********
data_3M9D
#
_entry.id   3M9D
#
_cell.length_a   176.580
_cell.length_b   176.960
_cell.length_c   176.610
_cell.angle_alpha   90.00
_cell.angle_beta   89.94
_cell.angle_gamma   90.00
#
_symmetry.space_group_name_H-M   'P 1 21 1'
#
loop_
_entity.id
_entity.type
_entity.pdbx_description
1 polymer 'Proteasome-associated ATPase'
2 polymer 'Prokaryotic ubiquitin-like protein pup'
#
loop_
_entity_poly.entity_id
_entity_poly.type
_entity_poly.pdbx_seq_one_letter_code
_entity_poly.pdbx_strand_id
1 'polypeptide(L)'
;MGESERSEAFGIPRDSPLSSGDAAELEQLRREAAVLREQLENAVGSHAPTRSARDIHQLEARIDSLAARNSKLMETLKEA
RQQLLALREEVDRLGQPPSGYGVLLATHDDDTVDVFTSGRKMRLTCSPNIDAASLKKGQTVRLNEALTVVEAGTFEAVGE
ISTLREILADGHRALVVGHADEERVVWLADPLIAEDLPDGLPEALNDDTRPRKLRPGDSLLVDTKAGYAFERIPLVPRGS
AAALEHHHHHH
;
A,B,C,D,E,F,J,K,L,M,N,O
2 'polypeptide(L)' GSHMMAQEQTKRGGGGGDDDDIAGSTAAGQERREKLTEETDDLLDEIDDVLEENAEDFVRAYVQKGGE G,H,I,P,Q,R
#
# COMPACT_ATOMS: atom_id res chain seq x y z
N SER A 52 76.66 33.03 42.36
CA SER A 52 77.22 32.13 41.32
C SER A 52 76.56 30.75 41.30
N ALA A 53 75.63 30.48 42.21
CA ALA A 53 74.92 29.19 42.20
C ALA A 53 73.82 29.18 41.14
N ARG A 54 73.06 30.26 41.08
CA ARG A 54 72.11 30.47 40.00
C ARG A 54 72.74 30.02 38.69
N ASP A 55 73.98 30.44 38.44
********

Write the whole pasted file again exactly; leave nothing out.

data_3M9D
#
_entry.id   3M9D
#
_cell.length_a   176.580
_cell.length_b   176.960
_cell.length_c   176.610
_cell.angle_alpha   90.00
_cell.angle_beta   89.94
_cell.angle_gamma   90.00
#
_symmetry.space_group_name_H-M   'P 1 21 1'
#
loop_
_entity.id
_entity.type
_entity.pdbx_description
1 polymer 'Proteasome-associated ATPase'
2 polymer 'Prokaryotic ubiquitin-like protein pup'
#
loop_
_entity_poly.entity_id
_entity_poly.type
_entity_poly.pdbx_seq_one_letter_code
_entity_poly.pdbx_strand_id
1 'polypeptide(L)'
;MGESERSEAFGIPRDSPLSSGDAAELEQLRREAAVLREQLENAVGSHAPTRSARDIHQLEARIDSLAARNSKLMETLKEA
RQQLLALREEVDRLGQPPSGYGVLLATHDDDTVDVFTSGRKMRLTCSPNIDAASLKKGQTVRLNEALTVVEAGTFEAVGE
ISTLREILADGHRALVVGHADEERVVWLADPLIAEDLPDGLPEALNDDTRPRKLRPGDSLLVDTKAGYAFERIPLVPRGS
AAALEHHHHHH
;
A,B,C,D,E,F,J,K,L,M,N,O
2 'polypeptide(L)' GSHMMAQEQTKRGGGGGDDDDIAGSTAAGQERREKLTEETDDLLDEIDDVLEENAEDFVRAYVQKGGE G,H,I,P,Q,R
#
# COMPACT_ATOMS: atom_id res chain seq x y z
N SER A 52 76.66 33.03 42.36
CA SER A 52 77.22 32.13 41.32
C SER A 52 76.56 30.75 41.30
N ALA A 53 75.63 30.48 42.21
CA ALA A 53 74.92 29.19 42.20
C ALA A 53 73.82 29.18 41.14
N ARG A 54 73.06 30.26 41.08
CA ARG A 54 72.11 30.47 40.00
C ARG A 54 72.74 30.02 38.69
N ASP A 55 73.98 30.44 38.44